Genesis 50: Jacob is Buried in Canaan; Joseph and His Brothers Reconcile; Joseph Dies

Hebrew-English Text

I. Summary

Joseph, his brothers, and a large envoy travel to Canaan and bury Jacob, who was embalmed in Egypt. Despite their fears, Joseph informs his brothers that he will not take revenge on them for selling him. Before his death at the age of 110, Joseph makes his brothers swear to bring his embalmed body back to Canaan.


II. Photo

Joseph is embalmed: “Joseph died at the age of one hundred and ten years; and he was embalmed and placed in a coffin in Egypt.” (v. 26)



III. Outline

1-14. Joseph and his brothers bury Jacob

1. Joseph mourns on his father’s corpse

2-3a. Joseph’s physicians embalm Israel (called such) for 40 days

3b. The Egyptians mourned Israel 70 days

4-6. Pharaoh allows Joseph to bury his father in Canaan

7-9. Joseph travels with his family and the Egyptian leaders with chariots and horsemen

10. Joseph’s group mourn seven days at Goren Ha-Atad in Transjordan

11. The Canaanites named the site “the mourning of Egypt” (Abel Mizraim)

12-13. Israel’s sons buried him as he asked

14. Joseph returns to Egypt with his entire group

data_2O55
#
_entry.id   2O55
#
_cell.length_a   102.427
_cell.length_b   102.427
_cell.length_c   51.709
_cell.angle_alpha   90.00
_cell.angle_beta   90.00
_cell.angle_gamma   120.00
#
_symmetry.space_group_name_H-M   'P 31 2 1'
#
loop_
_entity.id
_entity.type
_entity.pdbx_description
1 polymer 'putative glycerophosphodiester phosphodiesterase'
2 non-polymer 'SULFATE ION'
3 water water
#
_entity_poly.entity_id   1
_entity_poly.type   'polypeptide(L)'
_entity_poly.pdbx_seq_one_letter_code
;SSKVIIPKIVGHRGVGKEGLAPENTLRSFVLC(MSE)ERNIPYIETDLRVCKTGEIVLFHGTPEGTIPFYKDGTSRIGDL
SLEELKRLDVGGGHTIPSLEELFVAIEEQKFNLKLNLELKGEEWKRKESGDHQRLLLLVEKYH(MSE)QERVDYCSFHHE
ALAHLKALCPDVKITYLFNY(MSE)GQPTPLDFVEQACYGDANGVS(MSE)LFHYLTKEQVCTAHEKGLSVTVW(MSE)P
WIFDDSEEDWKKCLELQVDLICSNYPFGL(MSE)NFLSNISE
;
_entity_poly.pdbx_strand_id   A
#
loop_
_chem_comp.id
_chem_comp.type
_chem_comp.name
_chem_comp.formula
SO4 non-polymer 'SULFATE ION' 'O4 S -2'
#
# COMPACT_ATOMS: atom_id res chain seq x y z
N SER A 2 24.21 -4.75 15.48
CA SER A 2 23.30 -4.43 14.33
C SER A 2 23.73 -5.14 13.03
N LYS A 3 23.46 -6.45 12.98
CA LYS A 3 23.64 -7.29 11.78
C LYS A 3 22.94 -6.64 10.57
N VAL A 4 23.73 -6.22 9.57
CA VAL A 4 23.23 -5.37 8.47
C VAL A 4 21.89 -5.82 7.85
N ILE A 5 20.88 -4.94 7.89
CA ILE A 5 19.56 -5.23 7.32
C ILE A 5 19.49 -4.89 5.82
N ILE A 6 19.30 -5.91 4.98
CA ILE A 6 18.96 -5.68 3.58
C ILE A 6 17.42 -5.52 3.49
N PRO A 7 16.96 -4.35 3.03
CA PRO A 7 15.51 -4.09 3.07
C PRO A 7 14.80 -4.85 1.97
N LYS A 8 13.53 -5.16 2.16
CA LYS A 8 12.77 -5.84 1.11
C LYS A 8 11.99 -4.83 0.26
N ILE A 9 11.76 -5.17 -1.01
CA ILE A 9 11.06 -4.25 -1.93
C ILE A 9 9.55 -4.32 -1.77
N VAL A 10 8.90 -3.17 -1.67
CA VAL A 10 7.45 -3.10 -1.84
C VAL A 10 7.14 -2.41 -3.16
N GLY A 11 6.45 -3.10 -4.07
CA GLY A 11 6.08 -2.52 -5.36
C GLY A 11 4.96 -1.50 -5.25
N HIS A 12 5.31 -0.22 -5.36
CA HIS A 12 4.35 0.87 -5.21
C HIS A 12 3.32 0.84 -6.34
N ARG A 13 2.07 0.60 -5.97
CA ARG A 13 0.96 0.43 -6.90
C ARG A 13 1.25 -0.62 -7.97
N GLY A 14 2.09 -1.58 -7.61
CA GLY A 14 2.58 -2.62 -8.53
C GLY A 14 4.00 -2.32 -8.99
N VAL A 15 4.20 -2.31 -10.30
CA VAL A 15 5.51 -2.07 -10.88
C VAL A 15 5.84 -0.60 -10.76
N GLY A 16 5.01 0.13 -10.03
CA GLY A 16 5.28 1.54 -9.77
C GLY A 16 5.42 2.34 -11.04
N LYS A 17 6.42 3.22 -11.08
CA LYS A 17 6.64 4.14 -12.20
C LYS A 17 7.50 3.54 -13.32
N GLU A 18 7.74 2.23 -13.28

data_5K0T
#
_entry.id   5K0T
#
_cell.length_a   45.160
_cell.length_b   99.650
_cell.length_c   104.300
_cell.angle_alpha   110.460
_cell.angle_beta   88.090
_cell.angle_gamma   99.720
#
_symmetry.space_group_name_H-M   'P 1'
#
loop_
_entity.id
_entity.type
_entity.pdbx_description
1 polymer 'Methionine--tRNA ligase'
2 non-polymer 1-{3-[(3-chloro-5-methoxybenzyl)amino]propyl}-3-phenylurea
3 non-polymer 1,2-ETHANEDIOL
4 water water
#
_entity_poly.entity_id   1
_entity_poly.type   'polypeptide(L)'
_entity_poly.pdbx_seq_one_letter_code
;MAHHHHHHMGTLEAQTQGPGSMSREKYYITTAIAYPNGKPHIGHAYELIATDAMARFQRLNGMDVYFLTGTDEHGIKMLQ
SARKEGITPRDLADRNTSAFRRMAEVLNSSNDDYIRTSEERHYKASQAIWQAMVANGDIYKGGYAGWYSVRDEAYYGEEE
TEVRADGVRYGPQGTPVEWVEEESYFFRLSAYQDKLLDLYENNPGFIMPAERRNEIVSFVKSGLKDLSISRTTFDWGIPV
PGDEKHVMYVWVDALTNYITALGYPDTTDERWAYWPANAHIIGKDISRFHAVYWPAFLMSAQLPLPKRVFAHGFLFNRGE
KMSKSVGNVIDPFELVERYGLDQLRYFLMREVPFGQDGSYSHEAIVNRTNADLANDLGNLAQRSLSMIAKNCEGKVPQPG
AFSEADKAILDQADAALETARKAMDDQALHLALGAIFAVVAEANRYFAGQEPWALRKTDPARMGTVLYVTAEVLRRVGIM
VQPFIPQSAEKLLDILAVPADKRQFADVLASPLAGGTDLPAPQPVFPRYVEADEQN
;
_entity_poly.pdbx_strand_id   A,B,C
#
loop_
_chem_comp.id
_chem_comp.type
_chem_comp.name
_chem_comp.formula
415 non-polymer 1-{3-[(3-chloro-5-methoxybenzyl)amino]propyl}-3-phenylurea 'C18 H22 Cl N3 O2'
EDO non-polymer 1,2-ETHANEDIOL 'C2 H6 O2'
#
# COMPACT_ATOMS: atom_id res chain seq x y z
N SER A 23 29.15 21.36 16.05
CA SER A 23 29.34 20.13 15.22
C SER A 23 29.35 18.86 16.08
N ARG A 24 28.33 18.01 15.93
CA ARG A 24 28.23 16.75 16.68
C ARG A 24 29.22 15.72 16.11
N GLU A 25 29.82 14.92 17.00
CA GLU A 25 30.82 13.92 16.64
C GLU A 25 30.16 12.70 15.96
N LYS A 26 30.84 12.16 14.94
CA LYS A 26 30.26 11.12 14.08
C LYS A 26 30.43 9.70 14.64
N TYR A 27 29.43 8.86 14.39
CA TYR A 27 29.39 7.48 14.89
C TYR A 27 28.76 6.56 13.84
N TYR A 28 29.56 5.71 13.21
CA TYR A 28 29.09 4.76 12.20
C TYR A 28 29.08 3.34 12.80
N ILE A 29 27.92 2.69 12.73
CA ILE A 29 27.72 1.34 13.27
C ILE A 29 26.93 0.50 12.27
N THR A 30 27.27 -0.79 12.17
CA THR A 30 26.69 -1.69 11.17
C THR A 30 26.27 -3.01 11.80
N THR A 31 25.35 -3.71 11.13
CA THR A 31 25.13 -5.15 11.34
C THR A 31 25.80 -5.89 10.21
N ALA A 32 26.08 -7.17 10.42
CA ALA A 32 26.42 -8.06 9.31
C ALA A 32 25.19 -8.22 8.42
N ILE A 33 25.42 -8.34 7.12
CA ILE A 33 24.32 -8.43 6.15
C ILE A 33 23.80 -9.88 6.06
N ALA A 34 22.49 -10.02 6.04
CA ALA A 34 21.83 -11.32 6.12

15-21. The brothers reconcile (again)

15. Joseph’s brothers still fear retribution from their brother

16-17a. The brothers send a (fabricated?) message from Jacob telling Joseph to forgive them

17b. Joseph cries when he hears the (fabricated?) message

18. The brothers bow to Joseph and are prepared to be his slaves

19-21. Joseph sees the best in the situation and will still support his brothers’ families

22-26. The death of Joseph

22. Joseph’s years: 110

23. Joseph lived to see Ephraim and Manasseh’s children

24. Joseph reminds his brothers of Yahweh’s promise bring them to their land

25. Joseph has his brothers swear to bring his bones out of Egypt

26. Joseph dies at 110 and was embalmed in Egypt

III. Select Verses

1: Joseph flung himself upon his father’s face and wept over him and kissed him.

2-3: Then Joseph ordered the physicians in his service to embalm his father, and the physicians embalmed Israel. It required forty days, for such is the full period of embalming. The Egyptians bewailed him seventy days.

7-9:  So Joseph went up to bury his father; and with him went up all the officials of Pharaoh, the senior members of his court, and all of Egypt’s dignitaries, together with all of Joseph’s household, his brothers, and his father’s household; only their children, their flocks, and their herds were left in the region of Goshen. Chariots, too, and horsemen went up with him; it was a very large troop.

13: His sons carried him to the land of Canaan, and buried him in the cave of the field of Machpelah, the field near Mamre, which Abraham had bought for a burial site from Ephron the Hittite.